Latest posts by tom dinning (see all)
- Travel Photography – A Different Point of View - February 27, 2013
- Black and White Landscapes – Enriching Tones and Textures. - February 20, 2012
- Black and White Flowers – A Study in Form - February 13, 2012
Who doesn’t like to travel. Certainly none of the photographers I know. New experiences, new opportunities, new photos with which to bore the relatives on your return home.
But are they boring? Are they purely descriptive? This is where I went, this is what I saw, this is what I did. How many shots of London Bridge or the Opera House have you seen already?
So, then you go searching for the new angle and find another dozen or so photographers are also there. They must all subscribe to Light Stalking.
Here are some suggestions that might make your photographic experience just that bit more enjoyable as a photographer.
1. Create Interesting Content in Your Frame
Although there is a tendency in the excitement of the moment to get close and crop in the frame so you have no doubt what the subject is, you can always include the personal touch by including yourself or someone or something else in the foreground to add to the story and provide a viewing point for the viewer.
2. Get Some Detail
Someone famous once said: “If you’re shots aren’t good enough, you’re not close enough”. Although, I suspect, this could be the cause of his very demise, it is worth considering if the territory is safe. How close? As close as you dare.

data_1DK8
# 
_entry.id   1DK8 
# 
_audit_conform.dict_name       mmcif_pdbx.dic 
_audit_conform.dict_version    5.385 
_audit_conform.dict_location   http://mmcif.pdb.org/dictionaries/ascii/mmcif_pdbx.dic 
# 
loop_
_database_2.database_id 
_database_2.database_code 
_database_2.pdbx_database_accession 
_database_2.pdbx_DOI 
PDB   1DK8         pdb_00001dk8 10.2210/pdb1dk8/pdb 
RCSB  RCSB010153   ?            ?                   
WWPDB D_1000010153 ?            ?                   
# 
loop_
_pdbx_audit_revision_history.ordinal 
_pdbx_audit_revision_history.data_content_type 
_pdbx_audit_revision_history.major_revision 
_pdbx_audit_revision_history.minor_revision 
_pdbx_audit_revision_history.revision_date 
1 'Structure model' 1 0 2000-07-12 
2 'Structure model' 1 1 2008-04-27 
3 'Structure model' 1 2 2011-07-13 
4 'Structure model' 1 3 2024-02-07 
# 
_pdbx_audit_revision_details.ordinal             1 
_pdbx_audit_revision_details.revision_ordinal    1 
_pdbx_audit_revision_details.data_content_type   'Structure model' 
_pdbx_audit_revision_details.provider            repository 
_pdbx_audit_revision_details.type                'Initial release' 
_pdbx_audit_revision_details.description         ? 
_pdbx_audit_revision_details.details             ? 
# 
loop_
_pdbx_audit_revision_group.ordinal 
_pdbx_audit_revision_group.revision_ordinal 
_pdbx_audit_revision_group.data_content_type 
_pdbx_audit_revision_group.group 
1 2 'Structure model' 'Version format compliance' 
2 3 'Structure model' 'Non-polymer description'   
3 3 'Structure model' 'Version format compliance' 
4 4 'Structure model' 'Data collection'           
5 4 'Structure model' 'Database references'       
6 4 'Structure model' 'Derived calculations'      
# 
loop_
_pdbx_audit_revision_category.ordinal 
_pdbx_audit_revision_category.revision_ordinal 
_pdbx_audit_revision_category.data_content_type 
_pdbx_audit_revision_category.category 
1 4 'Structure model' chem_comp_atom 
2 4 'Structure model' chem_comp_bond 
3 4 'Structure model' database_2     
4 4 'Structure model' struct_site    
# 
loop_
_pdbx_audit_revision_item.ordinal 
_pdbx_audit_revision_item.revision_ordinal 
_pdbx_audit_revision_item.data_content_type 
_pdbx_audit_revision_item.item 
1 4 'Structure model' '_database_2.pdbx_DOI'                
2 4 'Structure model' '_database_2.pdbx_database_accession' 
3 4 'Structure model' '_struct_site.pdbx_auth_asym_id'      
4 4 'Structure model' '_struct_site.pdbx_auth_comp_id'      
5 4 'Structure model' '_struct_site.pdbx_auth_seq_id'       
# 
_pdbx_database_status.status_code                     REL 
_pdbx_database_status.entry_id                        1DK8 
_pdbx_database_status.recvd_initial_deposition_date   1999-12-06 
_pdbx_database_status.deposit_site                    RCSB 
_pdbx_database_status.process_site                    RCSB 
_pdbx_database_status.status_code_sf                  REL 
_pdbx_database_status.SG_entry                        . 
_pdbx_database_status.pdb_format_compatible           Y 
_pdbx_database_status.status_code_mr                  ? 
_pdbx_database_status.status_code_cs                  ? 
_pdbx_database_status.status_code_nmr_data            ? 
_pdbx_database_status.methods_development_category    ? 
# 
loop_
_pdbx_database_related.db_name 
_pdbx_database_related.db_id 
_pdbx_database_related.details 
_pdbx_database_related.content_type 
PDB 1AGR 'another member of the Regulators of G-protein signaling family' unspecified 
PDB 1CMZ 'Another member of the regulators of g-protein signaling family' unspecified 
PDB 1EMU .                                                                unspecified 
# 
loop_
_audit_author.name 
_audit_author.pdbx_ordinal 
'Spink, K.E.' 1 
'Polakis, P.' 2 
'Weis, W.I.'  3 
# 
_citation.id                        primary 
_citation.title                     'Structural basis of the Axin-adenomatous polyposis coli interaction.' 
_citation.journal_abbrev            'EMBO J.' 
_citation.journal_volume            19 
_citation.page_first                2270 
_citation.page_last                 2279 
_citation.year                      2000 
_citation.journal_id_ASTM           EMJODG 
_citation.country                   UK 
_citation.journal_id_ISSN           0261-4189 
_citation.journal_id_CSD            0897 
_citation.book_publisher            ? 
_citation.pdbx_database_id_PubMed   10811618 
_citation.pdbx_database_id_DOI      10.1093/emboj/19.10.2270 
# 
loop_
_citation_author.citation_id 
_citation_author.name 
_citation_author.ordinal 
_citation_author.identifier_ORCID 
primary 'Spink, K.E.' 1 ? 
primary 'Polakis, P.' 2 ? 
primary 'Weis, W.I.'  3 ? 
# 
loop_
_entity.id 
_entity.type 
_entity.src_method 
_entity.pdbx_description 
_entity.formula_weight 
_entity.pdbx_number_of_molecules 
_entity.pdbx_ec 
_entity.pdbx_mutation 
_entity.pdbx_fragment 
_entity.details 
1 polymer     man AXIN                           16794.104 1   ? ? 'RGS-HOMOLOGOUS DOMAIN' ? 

3. Don’t Stick to the Tourist Trails
Even when you are on a guided tour, watch for the opportunities to nick down an alley way or through a door. You don’t need to go far before you will find those little surprises that make a difference to a photographers day.
4. Walk Slowly
If you are still with the annoying relatives being led by the leader of Jacky Chan Tours who are intent on keeping a minute by minute schedule, hang back a bit. They’ll wait – you hope. In this way you can get in between the crowds and get the uncluttered shot of the dog in the ally you wanted.
5. Shoot the Crowd
When you visit the museums and galleries there is a temptation to shoot for the art work. Forget it. Go for the people looking at the art work. That’s where the interest is.
If you see a gathering crowd in the street, chances are there is something interesting brewing. Head straight for it. Become part of it.
Don’t forget all the things you read about in the photography mags or on Light Stalking. Shoot for texture, colour, tone, lines, curves and all the other elemnts of design. This is a place to practise your skills as well as apply them.
7. Have Your Camera Ready at All Times.
This shooting business should be so obsessive, people with whom you are travelling will have forgotten what you look like. Don’t worry about relevence or etiquette; just shoot and run.
8. Stretch Your Imagination.
Get closer, get dirty, get wet, get hot, get cold, get shouted at, get the photo.
As a photographer, what will probably make your trip memorable is you have come home with shots no-one else has. But just in case, make sure you have a few shots for the people who at least need a clue.
For those among you who like a postcard, all shots were taken in Vietnam over a 3 week period in January, 2013